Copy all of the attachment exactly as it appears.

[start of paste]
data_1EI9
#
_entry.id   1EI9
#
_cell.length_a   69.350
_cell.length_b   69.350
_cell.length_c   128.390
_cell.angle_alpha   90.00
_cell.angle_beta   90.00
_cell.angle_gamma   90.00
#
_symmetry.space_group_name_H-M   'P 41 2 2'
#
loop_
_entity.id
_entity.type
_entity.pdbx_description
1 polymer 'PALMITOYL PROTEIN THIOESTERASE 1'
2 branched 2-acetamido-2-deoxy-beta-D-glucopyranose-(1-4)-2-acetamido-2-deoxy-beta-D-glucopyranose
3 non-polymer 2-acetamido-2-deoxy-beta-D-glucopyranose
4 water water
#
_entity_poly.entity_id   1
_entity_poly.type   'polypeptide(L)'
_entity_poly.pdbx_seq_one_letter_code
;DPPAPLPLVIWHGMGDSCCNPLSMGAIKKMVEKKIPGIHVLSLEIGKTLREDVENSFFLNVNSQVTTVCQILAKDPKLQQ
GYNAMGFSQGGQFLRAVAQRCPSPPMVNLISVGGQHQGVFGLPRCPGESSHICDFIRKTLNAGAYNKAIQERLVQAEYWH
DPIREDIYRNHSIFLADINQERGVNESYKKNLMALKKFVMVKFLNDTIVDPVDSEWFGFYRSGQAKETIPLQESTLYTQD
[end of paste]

data_1EI9
#
_entry.id   1EI9
#
_cell.length_a   69.350
_cell.length_b   69.350
_cell.length_c   128.390
_cell.angle_alpha   90.00
_cell.angle_beta   90.00
_cell.angle_gamma   90.00
#
_symmetry.space_group_name_H-M   'P 41 2 2'
#
loop_
_entity.id
_entity.type
_entity.pdbx_description
1 polymer 'PALMITOYL PROTEIN THIOESTERASE 1'
2 branched 2-acetamido-2-deoxy-beta-D-glucopyranose-(1-4)-2-acetamido-2-deoxy-beta-D-glucopyranose
3 non-polymer 2-acetamido-2-deoxy-beta-D-glucopyranose
4 water water
#
_entity_poly.entity_id   1
_entity_poly.type   'polypeptide(L)'
_entity_poly.pdbx_seq_one_letter_code
;DPPAPLPLVIWHGMGDSCCNPLSMGAIKKMVEKKIPGIHVLSLEIGKTLREDVENSFFLNVNSQVTTVCQILAKDPKLQQ
GYNAMGFSQGGQFLRAVAQRCPSPPMVNLISVGGQHQGVFGLPRCPGESSHICDFIRKTLNAGAYNKAIQERLVQAEYWH
DPIREDIYRNHSIFLADINQERGVNESYKKNLMALKKFVMVKFLNDTIVDPVDSEWFGFYRSGQAKETIPLQESTLYTQD